INDONESIA: Bukittinggi Court’s ruling on torture compensation claim is exceptional

An Open Letter from the Asian Human Rights Commission to the Head of Bukittinggi District Court

Mr. Hirdin Alamsyah
Head of Bukittinggi District Court
Jl. Veteran No. 219A
Kota Bukittinggi, Sumatra Barat

Tel: +62 7523 4361
Fax: +62 7523 4362

Dear Mr. Alamsyah,

The Asian Human Rights Commission (AHRC) has received information from Padang Legal Aid Institute (LBH Padang) regarding Bukittinggi District Court’s judgment on the case of Alamsyahfudin v. Chief of Bukittinggi Sub-District Police, No. 07/PDT.G/2013.PN.BT. The case was regarding a compensation claim filed by the family of Erik Alamsyah, a victim of torture by six officers of Bukittinggi Sub-district Police. Erik passed away on 30 March 2012, the day when he was arrested and detained by the officers.

The family sued both the six officers and their institution – represented by the Chief of the sub-district police – under articles of the Civil Code approximately equivalent to tort law in common law countries. The family claimed that torture perpetrated by the police against Erik has resulted in damages and suffering; they demanded the defendants pay compensation of IDR 2,407,510,000 (USD 201,719) and offer a public apology.

We note that, on 7 November 2013, a panel of judges consisted of Supardi, Juadra, and Roni Susanta delivered their judgment on the case. The judges accepted the tort claim and ruled that, by torturing Erik Alamsyah, the six officers are responsible for causing damages on the claimant. We consider such judgment to be remarkable, given the scarce ruling in favour of the claimants in torture compensation claim. In 2012, for example, Cibinong District Court dismissed the lawsuit filed by Syahri Ramadhan, a victim of torture and fabrication of charges, against the Chief of Bojong Gede Sub-district Police. The appeal of the district court’s judgment was rejected last year by Bandung High Court on alternative grounds. A few years earlier, Central Jakarta District Court also rejected a legal standing lawsuit on torture filed by a number of civil society organisations. The ruling was reaffirmed by the Supreme Court in 2011.

We furthermore consider the ruling on Alamsyahfudin case to be exceptional as the judges upheld that the Chief of Bukittinggi Sub-district Police is equally responsible for causing damage to the claimant under Article 1367 (1) of the Civil Code on respondeat superior(superior responsibility). The judges cited relevant articles in Law No. 2 Year 2002 concerning Indonesian National Police as well as Regulation of Indonesian National Police No. 14 Year 2012 to support their reasoning. Such reasoning is in accordance with international human rights standards on anti-torture. As pointed out by the UN Committee against Torture in its General Comment No. 2: “those exercising superior authority – including public officials – cannot avoid accountability […] for torture or ill-treatment committed by subordinates where they knew or should have known that such impermissible conduct was, or was likely, to occur, and they took no reasonable and necessary preventive measures.”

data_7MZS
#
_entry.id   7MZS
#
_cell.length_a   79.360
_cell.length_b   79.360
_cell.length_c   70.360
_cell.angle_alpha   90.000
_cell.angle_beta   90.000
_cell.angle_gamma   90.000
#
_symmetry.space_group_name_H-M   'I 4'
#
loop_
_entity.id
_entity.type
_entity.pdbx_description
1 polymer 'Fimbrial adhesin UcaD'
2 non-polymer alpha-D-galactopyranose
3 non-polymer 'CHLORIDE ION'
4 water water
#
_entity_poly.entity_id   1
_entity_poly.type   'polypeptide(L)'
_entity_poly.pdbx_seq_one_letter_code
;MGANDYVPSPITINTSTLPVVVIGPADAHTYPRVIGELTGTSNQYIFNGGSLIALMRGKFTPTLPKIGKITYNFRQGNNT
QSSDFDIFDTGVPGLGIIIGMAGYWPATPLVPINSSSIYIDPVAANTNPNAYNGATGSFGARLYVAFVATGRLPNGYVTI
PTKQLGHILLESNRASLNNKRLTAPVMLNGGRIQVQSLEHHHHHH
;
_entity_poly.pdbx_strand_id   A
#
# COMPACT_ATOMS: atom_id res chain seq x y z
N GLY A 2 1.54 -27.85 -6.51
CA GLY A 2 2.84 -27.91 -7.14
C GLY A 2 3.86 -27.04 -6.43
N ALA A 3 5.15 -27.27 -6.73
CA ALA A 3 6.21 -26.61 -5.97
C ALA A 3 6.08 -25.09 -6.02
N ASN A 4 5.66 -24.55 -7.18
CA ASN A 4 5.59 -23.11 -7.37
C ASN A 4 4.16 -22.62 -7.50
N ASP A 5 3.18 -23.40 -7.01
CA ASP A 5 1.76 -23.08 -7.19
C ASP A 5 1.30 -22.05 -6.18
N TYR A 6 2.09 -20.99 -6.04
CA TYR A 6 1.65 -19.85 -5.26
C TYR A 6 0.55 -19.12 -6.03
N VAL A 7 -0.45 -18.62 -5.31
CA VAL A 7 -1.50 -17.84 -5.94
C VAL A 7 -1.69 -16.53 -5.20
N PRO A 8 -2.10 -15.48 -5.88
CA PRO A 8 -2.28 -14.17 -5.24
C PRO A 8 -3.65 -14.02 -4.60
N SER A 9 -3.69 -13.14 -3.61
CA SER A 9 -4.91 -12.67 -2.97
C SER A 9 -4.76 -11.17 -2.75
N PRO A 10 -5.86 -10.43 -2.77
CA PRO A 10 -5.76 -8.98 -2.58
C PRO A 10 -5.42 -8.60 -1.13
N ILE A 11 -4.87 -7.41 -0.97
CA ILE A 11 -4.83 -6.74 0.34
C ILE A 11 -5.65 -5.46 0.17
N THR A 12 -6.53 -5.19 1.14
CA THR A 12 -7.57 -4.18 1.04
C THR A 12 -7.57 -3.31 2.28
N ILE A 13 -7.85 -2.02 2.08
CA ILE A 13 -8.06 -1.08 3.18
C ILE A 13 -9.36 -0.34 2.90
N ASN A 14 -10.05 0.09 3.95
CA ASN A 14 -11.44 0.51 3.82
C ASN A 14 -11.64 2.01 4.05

We were informed that lawsuit against the officers and Bukittinggi Sub-district Court was submitted on the reason of Erik’s family unsatisfactory with the legal proceeding at the criminal court which took place in 2012. The six officers who tortured Erik were found guilty and sentenced to lenient punishment of 10-12 months of imprisonment by the criminal court in Bukittinggi. The criminal court also refused to order the convicted officers to provide Erik’s family with compensation. We are pleased to learn that this judgment satisfies the family in spite of the amount of compensation ordered by the court being less than what was demanded.

This judgment is significant not only for Erik Alamsyah’s family, but also to other victims of torture and their families. At a minimum, it gives hope to the victims seeking justice: there is now a possibility that the courts and judges in Indonesia can rule in their favour. It is expected to encourage the torture victims to pursue all the legal means available against individuals and institutions responsible.

The AHRC is hoping that the remarkable aspects of this judgment that are in accordance with human rights principles will be learned and followed by other courts and judges. We would like, once again, to congratulate Bukittinggi District Court and judges Supardi, Juadra, and Roni Susanta who examined the case.

Thank you.

Yours sincerely,


Bijo Francis
Executive Director
Asian Human Rights Commission, Hong Kong


1. Mr. Suparman Marzuki, Chairperson of the Judicial Commission, INDONESIA
2. Mr. Anasroel Haroen, Head of Padang High Court, INDONESIA
3. Mr. Muhammad Hatta Ali, Chief Justice, Supreme Court, INDONESIA
4. Ms. Siti Nur Laila, Chairperson, National Human Rights Commission, INDONESIA

Document Type : Open Letter
Document ID : AHRC-OLT-001-2014-2
Countries : Indonesia,
Issues : Judicial system, Rule of law, Torture,